Superman/Shazam The Return of Black Adam is the latest incarnation of the DC Showcase line of animated features. This one however is a little deceiving since the main feature with Superman and Shazam is only a half hour long. This is the origins story of Captain Marvel and his first meeting with Superman. They are both drawn together to oppose Black Adam (the evil version of Captain Marvel). Because of the title, apparently Black Adam was returning from somewhere and is not very happy. There is very little story with the exception of the Shazam wizard imputing powers onto a young Billy Batson. The strongest part of animated short is the combat between the three. There are some great exchanges and the collateral damage is high. After a few of these DC Showcases, I am starting to wonder if it’s an asset or liability to have a hero live in your city. I can imagine there is special ‘superhero’ insurance clause just in case your vehicle gets flung into a building or something- but I digress. Overall this is a fun and polished looking short. Done in an japanese animation style, the detail is high and the animation is fluid. Two thumbs up for how it looks. Continue reading
Tag Archives: animated
I really like this case: Will Ferrell, Tina Fey, Jonah Hill, David Cross and several others in lesser roles. I felt it had Ferrell’s touch in some of the dialogue and David Cross’s personality came through. But in neither case did they over do it.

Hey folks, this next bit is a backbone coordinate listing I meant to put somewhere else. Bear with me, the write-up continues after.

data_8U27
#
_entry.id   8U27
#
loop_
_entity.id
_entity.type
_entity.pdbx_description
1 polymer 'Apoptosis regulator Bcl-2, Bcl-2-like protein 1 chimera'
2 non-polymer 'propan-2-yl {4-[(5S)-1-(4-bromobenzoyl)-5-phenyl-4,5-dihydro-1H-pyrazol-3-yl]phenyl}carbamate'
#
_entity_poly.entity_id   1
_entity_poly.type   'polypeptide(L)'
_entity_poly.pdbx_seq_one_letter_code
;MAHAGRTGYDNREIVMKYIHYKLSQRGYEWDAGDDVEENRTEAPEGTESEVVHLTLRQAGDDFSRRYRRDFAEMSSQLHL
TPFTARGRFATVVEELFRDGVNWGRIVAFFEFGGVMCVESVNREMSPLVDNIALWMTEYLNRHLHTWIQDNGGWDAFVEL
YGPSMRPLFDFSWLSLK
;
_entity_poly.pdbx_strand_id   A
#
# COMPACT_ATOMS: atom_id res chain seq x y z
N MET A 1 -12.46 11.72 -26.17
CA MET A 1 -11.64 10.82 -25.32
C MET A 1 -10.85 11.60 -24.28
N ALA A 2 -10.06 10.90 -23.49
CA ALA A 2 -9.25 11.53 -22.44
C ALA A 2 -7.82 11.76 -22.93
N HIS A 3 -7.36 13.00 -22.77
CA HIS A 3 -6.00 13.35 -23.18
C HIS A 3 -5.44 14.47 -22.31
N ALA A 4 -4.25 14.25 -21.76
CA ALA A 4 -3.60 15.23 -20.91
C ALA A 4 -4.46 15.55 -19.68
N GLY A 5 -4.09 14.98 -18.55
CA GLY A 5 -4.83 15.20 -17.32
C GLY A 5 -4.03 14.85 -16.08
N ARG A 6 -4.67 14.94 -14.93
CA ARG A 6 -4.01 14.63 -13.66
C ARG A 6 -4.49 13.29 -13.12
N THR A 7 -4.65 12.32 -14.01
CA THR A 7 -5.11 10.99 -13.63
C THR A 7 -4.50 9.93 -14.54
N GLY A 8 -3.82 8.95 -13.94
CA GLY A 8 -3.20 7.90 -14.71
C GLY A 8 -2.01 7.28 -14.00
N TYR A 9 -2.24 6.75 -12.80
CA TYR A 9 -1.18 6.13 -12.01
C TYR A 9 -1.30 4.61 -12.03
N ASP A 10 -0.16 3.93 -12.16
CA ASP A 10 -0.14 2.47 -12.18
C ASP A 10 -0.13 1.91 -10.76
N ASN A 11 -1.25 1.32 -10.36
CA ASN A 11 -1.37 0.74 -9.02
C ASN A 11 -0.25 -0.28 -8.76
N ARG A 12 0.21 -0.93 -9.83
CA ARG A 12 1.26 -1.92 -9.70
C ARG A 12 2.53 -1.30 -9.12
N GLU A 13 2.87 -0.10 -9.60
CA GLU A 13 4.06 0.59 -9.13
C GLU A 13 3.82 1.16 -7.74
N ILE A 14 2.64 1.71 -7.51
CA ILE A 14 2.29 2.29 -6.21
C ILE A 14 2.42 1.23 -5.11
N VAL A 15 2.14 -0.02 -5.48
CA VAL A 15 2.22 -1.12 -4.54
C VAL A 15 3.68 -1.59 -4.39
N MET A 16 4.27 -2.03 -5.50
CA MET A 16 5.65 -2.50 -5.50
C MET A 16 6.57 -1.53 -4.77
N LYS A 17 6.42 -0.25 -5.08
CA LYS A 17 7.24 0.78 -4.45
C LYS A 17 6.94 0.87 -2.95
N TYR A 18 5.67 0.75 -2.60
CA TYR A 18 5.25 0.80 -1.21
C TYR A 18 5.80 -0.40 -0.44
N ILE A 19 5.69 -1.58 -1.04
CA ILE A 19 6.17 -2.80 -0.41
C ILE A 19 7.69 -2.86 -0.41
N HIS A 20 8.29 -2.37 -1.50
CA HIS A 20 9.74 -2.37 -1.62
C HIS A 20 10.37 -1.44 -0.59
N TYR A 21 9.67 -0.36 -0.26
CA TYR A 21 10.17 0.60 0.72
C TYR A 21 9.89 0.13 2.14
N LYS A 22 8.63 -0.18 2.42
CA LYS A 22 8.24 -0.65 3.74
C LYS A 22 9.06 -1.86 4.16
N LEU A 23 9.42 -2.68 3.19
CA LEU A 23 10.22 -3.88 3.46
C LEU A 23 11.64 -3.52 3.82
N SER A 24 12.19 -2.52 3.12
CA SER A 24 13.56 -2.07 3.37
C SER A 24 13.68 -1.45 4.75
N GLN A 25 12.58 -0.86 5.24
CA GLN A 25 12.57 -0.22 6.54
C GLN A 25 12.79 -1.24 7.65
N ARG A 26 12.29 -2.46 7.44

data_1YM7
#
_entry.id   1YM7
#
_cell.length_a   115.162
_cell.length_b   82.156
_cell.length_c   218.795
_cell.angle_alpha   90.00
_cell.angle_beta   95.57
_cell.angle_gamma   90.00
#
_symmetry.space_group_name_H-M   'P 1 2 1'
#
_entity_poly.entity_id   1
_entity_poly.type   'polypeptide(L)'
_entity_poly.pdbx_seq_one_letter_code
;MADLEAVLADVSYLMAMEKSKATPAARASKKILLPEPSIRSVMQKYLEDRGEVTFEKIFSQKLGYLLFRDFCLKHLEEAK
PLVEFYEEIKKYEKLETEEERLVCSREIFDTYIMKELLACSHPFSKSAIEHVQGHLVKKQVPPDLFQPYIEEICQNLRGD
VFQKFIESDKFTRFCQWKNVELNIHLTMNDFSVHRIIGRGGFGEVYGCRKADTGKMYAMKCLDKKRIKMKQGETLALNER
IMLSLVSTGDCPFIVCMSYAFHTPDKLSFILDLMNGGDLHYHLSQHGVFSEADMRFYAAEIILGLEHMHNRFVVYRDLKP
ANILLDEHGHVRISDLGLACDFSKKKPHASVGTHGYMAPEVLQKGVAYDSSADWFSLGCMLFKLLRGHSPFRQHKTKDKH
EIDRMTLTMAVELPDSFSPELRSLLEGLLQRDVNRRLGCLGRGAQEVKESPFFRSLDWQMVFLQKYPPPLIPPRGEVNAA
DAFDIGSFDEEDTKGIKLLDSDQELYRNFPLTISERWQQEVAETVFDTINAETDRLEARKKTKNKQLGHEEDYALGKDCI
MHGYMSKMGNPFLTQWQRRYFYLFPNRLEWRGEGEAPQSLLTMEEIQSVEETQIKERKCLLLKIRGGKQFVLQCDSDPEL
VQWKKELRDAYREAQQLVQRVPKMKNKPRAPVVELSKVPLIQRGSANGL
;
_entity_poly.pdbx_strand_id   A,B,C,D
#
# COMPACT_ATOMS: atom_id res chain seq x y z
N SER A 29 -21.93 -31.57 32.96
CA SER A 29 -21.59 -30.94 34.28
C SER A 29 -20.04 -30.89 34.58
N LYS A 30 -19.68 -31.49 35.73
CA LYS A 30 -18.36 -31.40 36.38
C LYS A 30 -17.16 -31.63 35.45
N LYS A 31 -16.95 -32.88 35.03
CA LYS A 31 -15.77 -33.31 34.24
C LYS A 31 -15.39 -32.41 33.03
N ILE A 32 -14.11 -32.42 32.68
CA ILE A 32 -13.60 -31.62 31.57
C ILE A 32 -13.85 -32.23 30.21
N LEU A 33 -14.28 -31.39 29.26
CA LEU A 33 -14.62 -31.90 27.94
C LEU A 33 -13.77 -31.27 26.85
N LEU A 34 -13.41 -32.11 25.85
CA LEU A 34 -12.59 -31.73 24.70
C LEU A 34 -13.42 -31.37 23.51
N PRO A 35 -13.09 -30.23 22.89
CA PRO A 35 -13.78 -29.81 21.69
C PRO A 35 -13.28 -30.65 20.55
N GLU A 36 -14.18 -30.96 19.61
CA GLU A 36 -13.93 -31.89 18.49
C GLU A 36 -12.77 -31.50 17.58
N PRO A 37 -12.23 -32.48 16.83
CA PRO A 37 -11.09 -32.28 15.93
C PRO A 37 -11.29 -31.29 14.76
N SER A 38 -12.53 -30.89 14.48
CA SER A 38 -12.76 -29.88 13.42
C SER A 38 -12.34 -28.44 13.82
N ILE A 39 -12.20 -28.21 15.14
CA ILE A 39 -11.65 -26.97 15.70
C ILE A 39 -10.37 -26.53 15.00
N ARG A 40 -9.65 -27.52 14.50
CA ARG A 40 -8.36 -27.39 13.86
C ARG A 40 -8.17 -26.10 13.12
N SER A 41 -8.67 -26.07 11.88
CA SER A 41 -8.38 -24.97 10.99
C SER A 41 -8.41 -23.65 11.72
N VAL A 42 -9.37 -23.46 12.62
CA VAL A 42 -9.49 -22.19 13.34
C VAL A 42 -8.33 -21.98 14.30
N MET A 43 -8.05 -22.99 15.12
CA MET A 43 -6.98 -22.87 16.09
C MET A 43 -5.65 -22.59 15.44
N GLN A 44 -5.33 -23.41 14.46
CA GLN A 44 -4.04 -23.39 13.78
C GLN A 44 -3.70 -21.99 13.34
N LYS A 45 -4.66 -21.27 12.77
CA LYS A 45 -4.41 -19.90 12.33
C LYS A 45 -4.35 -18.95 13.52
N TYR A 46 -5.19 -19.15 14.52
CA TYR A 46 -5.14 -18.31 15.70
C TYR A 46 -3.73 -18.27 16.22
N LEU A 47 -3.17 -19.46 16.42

The animation was great end-to-end and the voice acting was right on. But I think the thing they did best in this movie was tell a fairly modern tale without just becoming adult and/or crude.
Too many animated movies these days try to appeal to everyone, in my opinion. Shrek is probably the worst – Pinocchio wearing a thong. Lame.
“The Incredibles” did it well and first by making a humorous, but ultimately an action movie that’s animated. It wasn’t talking animals or save-the-planet, enviro-friendly propaganda – it was a great action movie… that’s animated.
I think Megamind continued that, but also threw in some nice modern story-telling twists of the bad guy becomes the good guy (oops, spoiler!) unwillingly or at least unknowingly.
Through a nice step-by-step self-awareness and purpose-finding journey, he discovers that it’s not “being bad” that he loves, it’s the challenge, the competition, being pushed to exceed his own accomplishments over and over.
This is an accepted stance for the heroes – without villains, who needs heroes? But most of the time it’s assumed that without heroes, villains would be content. Not Megamind – it’s the thrill of the chase that he loves.
It’s not the funniest movie and I wouldn’t say I was completely engaged in the plot, but they didn’t drop the ball anywhere and it had some nice twists that other studios haven’t played with as much (e.g., the “Shrek” unlikely hero twist).
I give it 4 Babbles